Plat de poissons

Bouillabaisse, the traditional fish soup

A must try of Marseille's gastronomy


Bouillabaisse is an emblematic dish of Marseille that you must try during your stay in the Phocaean City. We tell you all about this culinary speciality full of anecdotes, and above all that we like to share!

A little bit of history

Originally it was a dish made by fishermen who, when sorting the fish for sale, set aside some pieces to prepare for themselves and their families.

It is therefore a simple family dish which, over the years, has been perfected and can now include a binding base and even shellfish. Bouillabaisse is an emblematic dish of our beautiful city, although it is said to be of Greek and Roman origin… Why this name? Simply because when the broth boils, the heat must be lowered so that the fish cooks, hence the literal meaning ‘when it boils, we lower it’.

 

One way to serve it…

Generally speaking, this preparation is served in two different dishes: the fish on one side, the broth on the stove.
Depending on the taste of the guest, the two can be mixed together in a soup plate or served separately. But one rule remains fundamental: the fish must be cut up in front of the guests. The mayonnaise based sauce or sauces (rouille or aïoli) are also served, possibly accompanied by croutons rubbed with garlic.

Here are some ideas of white wines to accompany it:
– Bandol
– Bellet
– Cassis
– Côteaux d’Aix-en-Provence
– Côteaux Varois de Provence
– Côte de Provence.

 

Fish and ingredients

Marseille’s bouillabaisse must include at least 4 of the following species:

– scorpion fish
– monkfish
– white scorpion fish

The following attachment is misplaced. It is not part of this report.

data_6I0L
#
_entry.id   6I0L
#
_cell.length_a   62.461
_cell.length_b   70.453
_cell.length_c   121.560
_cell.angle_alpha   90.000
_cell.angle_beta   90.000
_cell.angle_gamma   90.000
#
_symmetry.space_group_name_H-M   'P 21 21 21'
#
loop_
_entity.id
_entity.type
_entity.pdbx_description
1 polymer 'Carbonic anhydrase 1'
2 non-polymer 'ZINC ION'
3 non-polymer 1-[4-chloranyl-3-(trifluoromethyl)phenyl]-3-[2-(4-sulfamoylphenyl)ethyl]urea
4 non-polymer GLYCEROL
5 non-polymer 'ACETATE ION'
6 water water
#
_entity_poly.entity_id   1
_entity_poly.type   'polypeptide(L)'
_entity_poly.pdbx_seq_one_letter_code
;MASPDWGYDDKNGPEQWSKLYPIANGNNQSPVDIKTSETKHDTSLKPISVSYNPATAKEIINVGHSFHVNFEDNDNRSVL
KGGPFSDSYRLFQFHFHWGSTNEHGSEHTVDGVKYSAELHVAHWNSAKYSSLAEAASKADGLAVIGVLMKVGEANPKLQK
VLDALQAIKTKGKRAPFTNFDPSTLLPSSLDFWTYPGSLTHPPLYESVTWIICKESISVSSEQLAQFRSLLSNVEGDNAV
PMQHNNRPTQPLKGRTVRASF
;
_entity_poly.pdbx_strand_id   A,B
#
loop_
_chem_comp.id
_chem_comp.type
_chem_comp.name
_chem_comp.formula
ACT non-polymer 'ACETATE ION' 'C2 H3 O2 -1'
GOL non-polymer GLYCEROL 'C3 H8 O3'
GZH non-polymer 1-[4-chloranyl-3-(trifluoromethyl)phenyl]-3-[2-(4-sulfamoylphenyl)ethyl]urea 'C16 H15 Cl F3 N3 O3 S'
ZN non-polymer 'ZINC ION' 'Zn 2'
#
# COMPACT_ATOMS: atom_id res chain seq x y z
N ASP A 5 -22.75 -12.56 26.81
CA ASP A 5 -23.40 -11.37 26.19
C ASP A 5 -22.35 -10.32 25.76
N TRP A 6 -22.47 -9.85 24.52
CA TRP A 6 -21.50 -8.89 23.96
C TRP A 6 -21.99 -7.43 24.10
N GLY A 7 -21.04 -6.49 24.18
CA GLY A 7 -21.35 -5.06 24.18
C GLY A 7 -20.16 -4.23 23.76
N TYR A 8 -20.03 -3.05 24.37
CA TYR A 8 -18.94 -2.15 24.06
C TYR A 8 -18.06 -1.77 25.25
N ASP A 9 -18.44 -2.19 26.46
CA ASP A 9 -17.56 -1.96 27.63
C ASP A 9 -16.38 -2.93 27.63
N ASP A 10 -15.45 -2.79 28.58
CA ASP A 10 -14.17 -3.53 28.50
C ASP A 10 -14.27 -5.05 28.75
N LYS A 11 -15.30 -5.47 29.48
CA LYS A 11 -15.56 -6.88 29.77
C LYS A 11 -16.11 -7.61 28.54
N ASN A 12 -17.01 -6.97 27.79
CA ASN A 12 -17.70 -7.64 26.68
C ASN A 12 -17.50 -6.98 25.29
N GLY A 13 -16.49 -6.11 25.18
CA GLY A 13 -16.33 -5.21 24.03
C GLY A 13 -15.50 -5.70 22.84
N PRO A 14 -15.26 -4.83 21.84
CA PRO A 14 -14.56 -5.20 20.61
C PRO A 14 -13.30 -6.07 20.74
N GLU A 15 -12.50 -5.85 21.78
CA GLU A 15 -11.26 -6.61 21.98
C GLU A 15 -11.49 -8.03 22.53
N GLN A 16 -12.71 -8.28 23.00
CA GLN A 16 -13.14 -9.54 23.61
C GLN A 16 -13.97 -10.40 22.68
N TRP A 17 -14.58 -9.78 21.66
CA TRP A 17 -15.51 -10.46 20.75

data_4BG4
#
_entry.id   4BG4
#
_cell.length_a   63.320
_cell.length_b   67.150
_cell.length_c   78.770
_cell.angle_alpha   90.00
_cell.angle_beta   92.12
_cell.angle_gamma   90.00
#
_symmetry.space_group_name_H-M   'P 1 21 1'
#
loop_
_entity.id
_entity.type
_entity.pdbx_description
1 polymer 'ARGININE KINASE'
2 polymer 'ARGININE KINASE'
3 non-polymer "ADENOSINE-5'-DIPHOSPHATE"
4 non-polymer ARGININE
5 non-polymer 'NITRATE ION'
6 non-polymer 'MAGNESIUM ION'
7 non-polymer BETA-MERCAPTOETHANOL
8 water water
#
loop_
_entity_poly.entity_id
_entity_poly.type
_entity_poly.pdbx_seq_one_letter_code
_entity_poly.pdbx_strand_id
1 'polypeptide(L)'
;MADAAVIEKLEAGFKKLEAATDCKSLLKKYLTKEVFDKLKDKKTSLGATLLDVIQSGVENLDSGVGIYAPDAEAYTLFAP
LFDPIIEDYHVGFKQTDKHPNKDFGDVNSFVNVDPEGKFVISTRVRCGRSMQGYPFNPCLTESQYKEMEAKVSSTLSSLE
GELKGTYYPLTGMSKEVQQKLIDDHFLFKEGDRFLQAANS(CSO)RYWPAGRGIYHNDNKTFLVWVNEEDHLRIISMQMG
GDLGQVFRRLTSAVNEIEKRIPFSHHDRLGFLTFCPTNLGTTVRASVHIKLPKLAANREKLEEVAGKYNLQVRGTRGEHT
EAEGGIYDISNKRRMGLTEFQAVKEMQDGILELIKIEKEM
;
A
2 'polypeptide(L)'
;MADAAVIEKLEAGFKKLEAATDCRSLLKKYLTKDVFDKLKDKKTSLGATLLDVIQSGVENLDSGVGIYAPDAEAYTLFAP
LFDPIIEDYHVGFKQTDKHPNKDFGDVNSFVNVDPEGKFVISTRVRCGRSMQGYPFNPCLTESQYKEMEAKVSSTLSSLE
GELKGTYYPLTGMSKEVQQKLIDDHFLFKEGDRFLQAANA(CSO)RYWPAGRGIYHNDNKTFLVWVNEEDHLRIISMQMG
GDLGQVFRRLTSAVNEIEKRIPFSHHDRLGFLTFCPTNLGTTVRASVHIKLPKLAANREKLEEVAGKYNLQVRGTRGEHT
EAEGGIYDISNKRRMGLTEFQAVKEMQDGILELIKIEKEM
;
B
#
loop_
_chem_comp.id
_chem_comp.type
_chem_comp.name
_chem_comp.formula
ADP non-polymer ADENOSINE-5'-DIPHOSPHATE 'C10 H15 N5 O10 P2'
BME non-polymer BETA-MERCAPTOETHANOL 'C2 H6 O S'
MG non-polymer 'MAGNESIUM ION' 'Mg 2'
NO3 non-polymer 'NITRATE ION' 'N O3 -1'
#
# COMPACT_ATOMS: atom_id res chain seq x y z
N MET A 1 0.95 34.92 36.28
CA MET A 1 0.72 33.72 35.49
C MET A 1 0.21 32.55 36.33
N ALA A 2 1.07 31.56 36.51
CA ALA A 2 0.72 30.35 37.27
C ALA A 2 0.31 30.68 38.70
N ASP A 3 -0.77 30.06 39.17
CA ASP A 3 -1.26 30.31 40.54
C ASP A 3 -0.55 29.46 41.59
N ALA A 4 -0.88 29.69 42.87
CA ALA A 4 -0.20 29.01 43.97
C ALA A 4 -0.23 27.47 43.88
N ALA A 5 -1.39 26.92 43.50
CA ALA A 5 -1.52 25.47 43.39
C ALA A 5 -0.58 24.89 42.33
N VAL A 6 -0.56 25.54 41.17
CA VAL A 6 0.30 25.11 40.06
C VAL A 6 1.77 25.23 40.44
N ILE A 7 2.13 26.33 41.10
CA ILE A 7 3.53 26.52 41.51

– fielas (conger eel)
– spider crab
– capon (red scorpion fish)
– galinette (red mullet)* optional
– St. Pierre (John Dory)
– slipper lobster
– lobster

This list allows you to choose according to the arrivals and the number of guests. But there remains one essential fact for the quality of the bouillabaisse: it is the extreme freshness of the fish, an essential condition for success.
Salt, pepper, saffron, olive oil, garlic, onions, fennel, parsley, potatoes, tomatoes. For the bottom: small rock fish (girelle, saupe, small mullets, castagnol…)

 

Useful tips

It is very important to make a reservation first!

In general, bouillabaisse is served for a minimum of two people. Here are some addresses where you can taste a good bouillabaisse:

Le Miramar, 12 quai du port 13002 (tel: 04.91.91.41.09)
Chez Fonfon, 140 rue du vallon des Auffes (tel : 04.91.52.14.38)
Le Rhul, 269 Corniche Président John Fitzgerald Kennedy 13007 (tel : 04.91.52.01.77)
Chez Loury, 3 rue Fortia 13001(tel : 04.91.33.09.73)

We wish you a good tasting!

How about a little cooking?

Here is a recipe that we suggest:

  • 4 kg of fish (depending on availability)
  • 1.5 kg of scorpion fish
  • 1 kg of Saint-Pierre
  • 6 slices of fielas
  • 3 red mullet
  • 4 weaverfish
  • 6 slices of monkfish
  • 1 kg of fish soup.

Brown the onion, garlic and tomatoes over a high heat in olive oil. Add the soup fish, cleaned and cut up, and stir to obtain a paste-like consistency (about 15 minutes). Add boiling water and leave to boil for at least 1 hour.

Add fennel and parsley, salt and pepper. Pass through a food mill, then through a sieve, without forgetting to press the bottom so that the juice runs out.

Add the raw potatoes cut into large slices (2 slices per person), then the fish according to their size and the firmness of their flesh (scorpion fish, Saint-Pierre, fielas, anglerfish).

Boil for 20 minutes. 5 minutes before serving, add the galinettes and the spiders.

Once cooked, remove the fish and potatoes, add salt and pepper, saffron and arrange on serving dishes.

The usual recipe is based on aïoli to which saffron and hot pepper are added.

Another recipe can be made with potatoes and chilli.

Some restaurants have signed the ‘Bouillabaisse charter’ created in 1980 by certain restaurateurs to define the basic ingredients and presentation of this dish in order to ensure its quality. Indeed, this charter was invented because some unscrupulous restaurateurs were using the name ‘bouillabaisse’ to serve any fish soup. Nevertheless, there are some restaurateurs who serve it in the rules of the art, but they did not wish to subscribe to this charter.

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